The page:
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Striped Skunk

Striped skunk.  Photo by Kelly Adams.



A bed of sweet smelling roses? The most expensive perfume on the market? Mountain air? Hardly. The smell filling your nose is the musk spray of the striped skunk (Mephitis mephitis). Ranging all over Oklahoma, this animal is respected by many because of the strong musk smell it releases when provoked. 

This not so sweet smelling animal is black all over except for two white stripes running from the rump and converging on the head to form a white cap. Their scent glands are located on each side of the anus, and powerful muscles surrounding the glands can spray the scent up to twelve feet. A common myth is that skunks cannot spray when they are held up by their tail, but this is not true. Because the spray can cause nausea and temporary blindness of the target, skunks are rarely attacked by other mammals. Skunks still face predators, however, including the coyote, bobcat and domestic dog, but perhaps the most danger to the skunk comes from the air. The great horned owl has a poor sense of smell, and its eyes are protected by a special eyelid, so the skunk's strong musk does little to prevent an attack from this predator. The striped skunk is the most common member of the weasel family. All members of the weasel family have scent glands, but none arc as powerful as the skunk's. 

There are actually 13 subspecies of the striped skunk, the only differences being geographical location and size. The skunk is omnivorous, and its diet can include anything from nuts and berries to mice and chipmunks.


On average they range from 20 to 28 inches long, including the seven to 10 inch tail. This small mammal only reaches about eight pounds. Except for the male averaging six percent bigger than females, both sexes are alike.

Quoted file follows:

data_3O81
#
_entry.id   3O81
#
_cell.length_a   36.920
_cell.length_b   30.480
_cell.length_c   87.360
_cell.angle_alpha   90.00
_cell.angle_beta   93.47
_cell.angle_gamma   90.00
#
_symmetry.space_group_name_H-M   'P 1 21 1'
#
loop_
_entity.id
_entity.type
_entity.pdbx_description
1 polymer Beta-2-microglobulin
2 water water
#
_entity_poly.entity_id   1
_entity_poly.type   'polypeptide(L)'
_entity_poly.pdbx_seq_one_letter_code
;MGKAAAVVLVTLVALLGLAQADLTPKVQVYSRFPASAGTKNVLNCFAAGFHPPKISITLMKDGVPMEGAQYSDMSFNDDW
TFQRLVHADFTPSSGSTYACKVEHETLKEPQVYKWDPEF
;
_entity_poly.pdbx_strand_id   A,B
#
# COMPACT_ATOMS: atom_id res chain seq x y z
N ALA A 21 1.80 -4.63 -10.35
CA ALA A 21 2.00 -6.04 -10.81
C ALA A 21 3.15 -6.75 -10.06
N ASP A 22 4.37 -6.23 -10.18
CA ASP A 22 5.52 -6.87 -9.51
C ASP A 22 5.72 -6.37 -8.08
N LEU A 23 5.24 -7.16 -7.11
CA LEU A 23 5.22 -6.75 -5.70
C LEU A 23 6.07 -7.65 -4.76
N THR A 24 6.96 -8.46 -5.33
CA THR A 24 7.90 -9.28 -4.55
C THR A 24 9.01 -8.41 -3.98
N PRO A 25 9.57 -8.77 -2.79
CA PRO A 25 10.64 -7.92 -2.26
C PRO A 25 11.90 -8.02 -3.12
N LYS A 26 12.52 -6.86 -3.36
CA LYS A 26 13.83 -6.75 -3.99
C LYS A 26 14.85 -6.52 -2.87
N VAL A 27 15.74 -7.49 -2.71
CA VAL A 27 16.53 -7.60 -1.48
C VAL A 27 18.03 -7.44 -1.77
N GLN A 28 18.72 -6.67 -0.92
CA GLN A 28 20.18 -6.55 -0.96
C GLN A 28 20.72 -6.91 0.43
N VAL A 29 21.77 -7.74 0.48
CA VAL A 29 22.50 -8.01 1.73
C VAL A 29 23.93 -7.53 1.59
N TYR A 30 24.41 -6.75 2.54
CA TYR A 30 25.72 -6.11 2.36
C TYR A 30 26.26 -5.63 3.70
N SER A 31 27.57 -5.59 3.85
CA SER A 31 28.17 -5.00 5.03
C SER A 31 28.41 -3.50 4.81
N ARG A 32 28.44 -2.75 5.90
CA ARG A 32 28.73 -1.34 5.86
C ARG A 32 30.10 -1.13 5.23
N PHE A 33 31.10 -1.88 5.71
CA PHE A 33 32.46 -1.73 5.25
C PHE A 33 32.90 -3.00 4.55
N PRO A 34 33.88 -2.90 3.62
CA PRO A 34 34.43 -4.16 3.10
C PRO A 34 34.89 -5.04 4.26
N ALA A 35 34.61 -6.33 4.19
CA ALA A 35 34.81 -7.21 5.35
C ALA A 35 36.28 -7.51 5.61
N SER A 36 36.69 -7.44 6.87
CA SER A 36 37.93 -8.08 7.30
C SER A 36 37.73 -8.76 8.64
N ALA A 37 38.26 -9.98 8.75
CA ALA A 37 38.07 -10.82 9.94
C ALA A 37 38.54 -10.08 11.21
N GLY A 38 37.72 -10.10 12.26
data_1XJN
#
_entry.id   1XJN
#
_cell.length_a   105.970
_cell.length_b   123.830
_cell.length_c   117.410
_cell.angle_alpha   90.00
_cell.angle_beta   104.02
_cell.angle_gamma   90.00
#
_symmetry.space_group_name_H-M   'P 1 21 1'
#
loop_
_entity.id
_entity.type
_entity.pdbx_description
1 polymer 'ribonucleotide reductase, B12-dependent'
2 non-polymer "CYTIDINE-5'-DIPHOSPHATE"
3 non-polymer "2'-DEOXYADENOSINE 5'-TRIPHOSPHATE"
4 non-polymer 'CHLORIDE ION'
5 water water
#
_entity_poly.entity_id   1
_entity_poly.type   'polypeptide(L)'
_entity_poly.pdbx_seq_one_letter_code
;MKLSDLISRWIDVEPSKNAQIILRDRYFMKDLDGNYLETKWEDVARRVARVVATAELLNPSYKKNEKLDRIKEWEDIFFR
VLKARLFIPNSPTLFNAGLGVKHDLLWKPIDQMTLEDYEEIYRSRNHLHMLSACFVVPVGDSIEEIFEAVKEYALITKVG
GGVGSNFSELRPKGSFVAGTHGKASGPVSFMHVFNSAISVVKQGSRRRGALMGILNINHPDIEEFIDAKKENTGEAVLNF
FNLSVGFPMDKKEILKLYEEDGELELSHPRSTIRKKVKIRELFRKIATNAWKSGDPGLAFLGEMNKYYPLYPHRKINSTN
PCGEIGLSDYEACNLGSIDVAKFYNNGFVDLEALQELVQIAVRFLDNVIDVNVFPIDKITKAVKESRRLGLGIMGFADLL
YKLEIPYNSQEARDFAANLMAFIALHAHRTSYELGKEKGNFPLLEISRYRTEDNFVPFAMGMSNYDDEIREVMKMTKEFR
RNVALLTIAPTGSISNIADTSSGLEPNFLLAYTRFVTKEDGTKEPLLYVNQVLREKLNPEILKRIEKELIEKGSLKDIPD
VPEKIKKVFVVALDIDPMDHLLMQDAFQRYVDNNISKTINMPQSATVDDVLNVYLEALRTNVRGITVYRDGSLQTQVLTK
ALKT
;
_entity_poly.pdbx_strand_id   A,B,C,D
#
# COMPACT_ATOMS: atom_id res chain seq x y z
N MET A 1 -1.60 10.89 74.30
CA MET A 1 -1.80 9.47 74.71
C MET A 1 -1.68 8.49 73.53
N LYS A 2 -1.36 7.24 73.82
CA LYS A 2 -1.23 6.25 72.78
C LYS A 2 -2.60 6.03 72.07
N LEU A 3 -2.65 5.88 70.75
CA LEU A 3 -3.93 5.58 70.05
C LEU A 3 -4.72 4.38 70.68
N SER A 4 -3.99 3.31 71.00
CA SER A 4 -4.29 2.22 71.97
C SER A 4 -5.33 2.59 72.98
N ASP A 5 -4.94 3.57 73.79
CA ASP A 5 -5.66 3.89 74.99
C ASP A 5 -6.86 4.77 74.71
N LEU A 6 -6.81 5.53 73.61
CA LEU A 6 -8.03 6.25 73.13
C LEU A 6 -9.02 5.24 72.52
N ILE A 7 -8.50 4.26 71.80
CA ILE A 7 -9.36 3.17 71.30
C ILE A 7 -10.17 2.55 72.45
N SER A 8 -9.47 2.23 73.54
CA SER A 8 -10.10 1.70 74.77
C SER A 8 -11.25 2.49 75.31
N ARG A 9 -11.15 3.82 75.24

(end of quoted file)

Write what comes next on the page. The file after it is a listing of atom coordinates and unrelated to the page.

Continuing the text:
It ranges anywhere from the woods and swamps to the suburbs, and it will den under buildings and in burrows so long as they are dry. Although skunks do not hibernate, they will often sleep through most of the winter.

Life Cycle

The male will stay in the same den as the females with which he will later mate. Breeding begins in late win­ter or early spring, and males will mate with multiple females. About 61 to 69 days after mat­ing, the female will give birth, having anywhere from four to ten young, all blind and help­less. With in 20 minutes of their birth, however, they are able to start nursing. They will not be able to hear anything for about another 23 days, and eyesight will not come until a month after birth. At three months old, the young skunks will leave the family, although they won't be sexually mature until 11 months old. The average lifespan for a skunk in the wild is six years. 

How To Observe

The best chance to view these creatures is at night, when they are foraging for food. Potent as their spray is, cautious­ness should be used when observing them. 

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Hunting Seasons

Year-round. See regulations for details.